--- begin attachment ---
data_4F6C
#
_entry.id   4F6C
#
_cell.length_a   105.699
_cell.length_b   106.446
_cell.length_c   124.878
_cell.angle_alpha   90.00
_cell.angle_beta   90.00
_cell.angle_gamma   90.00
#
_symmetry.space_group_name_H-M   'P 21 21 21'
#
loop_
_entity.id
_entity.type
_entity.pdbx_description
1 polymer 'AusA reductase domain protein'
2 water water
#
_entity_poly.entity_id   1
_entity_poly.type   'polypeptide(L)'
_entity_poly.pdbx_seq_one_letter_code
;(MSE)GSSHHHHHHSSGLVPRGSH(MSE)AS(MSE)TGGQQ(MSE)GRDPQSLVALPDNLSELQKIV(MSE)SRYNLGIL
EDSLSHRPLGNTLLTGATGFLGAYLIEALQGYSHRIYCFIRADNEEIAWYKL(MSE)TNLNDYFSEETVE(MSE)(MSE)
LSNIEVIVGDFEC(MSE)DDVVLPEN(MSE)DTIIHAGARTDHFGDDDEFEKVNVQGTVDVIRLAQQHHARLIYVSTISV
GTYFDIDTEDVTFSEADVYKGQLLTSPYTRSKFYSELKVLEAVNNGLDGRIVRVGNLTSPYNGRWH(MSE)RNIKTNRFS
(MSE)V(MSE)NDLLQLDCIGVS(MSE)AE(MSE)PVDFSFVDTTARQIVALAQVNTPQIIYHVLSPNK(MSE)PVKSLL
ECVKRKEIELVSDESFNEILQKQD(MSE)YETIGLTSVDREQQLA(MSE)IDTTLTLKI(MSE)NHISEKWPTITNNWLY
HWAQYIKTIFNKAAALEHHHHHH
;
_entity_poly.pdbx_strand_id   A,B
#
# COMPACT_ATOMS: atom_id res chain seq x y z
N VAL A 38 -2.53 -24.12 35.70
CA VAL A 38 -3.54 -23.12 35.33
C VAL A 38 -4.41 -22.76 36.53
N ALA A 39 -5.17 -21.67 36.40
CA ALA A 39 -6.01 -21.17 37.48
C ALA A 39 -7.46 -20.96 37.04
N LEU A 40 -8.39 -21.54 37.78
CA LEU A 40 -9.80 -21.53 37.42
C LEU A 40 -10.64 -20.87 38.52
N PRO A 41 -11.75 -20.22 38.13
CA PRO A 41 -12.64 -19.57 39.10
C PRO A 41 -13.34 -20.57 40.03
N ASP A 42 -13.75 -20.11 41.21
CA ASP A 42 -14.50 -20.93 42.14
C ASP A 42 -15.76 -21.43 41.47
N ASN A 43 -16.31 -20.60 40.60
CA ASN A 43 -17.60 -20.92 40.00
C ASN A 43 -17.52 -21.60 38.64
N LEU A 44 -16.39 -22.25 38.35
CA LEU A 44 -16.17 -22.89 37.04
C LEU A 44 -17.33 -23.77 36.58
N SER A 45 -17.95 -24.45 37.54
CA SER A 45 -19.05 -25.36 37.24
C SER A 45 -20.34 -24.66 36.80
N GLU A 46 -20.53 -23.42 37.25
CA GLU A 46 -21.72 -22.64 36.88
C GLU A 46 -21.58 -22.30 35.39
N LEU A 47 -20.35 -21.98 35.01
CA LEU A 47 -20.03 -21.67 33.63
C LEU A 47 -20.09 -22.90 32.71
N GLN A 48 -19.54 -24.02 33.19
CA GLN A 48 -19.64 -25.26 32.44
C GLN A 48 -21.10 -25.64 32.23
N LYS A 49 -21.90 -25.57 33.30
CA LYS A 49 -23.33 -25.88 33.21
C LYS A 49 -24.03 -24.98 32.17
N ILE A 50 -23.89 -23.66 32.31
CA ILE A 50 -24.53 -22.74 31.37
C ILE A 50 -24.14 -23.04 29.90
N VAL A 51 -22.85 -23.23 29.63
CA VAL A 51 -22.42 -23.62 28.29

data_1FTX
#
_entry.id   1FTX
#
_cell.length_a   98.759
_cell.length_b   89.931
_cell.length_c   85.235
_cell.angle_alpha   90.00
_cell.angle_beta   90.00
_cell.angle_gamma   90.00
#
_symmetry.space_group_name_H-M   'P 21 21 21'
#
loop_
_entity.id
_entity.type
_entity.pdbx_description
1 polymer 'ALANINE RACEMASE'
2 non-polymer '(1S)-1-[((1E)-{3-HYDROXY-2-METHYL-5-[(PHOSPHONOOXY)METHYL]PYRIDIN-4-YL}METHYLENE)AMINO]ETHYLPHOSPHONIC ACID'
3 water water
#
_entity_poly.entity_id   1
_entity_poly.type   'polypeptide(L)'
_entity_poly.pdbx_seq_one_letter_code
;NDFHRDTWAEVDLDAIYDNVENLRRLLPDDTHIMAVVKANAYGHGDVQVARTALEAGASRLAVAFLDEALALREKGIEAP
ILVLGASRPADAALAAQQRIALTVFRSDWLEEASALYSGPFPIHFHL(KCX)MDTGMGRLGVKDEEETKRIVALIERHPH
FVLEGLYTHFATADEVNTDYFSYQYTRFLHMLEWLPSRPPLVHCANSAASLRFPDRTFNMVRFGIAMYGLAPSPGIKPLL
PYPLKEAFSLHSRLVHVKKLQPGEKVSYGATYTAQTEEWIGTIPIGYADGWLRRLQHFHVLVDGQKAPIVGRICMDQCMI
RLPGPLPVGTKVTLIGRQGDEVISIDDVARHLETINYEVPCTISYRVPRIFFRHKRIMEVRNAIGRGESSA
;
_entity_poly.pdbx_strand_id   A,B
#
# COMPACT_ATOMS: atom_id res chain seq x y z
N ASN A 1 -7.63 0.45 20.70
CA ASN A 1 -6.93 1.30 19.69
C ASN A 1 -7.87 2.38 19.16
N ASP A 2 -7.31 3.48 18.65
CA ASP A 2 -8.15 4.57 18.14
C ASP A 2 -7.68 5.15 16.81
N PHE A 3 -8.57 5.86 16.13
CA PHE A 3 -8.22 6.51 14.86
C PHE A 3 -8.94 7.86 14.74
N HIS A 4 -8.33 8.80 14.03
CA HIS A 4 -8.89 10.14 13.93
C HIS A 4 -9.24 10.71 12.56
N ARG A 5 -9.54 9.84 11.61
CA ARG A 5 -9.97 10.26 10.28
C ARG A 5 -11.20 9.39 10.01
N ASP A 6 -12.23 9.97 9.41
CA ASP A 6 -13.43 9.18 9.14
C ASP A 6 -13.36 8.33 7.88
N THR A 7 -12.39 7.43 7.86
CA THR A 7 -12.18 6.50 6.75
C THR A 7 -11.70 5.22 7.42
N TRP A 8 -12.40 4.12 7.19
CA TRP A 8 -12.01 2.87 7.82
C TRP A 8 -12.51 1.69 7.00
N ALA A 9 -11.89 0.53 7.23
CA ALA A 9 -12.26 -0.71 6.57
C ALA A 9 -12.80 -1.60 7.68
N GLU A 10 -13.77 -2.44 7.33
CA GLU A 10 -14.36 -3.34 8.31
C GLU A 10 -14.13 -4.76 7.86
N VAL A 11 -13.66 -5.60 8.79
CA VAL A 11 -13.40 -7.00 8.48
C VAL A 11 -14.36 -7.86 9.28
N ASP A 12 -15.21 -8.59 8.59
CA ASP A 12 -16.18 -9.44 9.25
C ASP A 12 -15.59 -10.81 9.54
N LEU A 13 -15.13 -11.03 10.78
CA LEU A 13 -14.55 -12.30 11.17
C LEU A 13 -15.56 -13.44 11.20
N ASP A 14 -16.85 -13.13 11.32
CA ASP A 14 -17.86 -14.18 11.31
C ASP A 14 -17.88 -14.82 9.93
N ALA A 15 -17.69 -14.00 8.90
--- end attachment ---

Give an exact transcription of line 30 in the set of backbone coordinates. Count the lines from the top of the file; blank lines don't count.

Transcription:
HWAQYIKTIFNKAAALEHHHHHH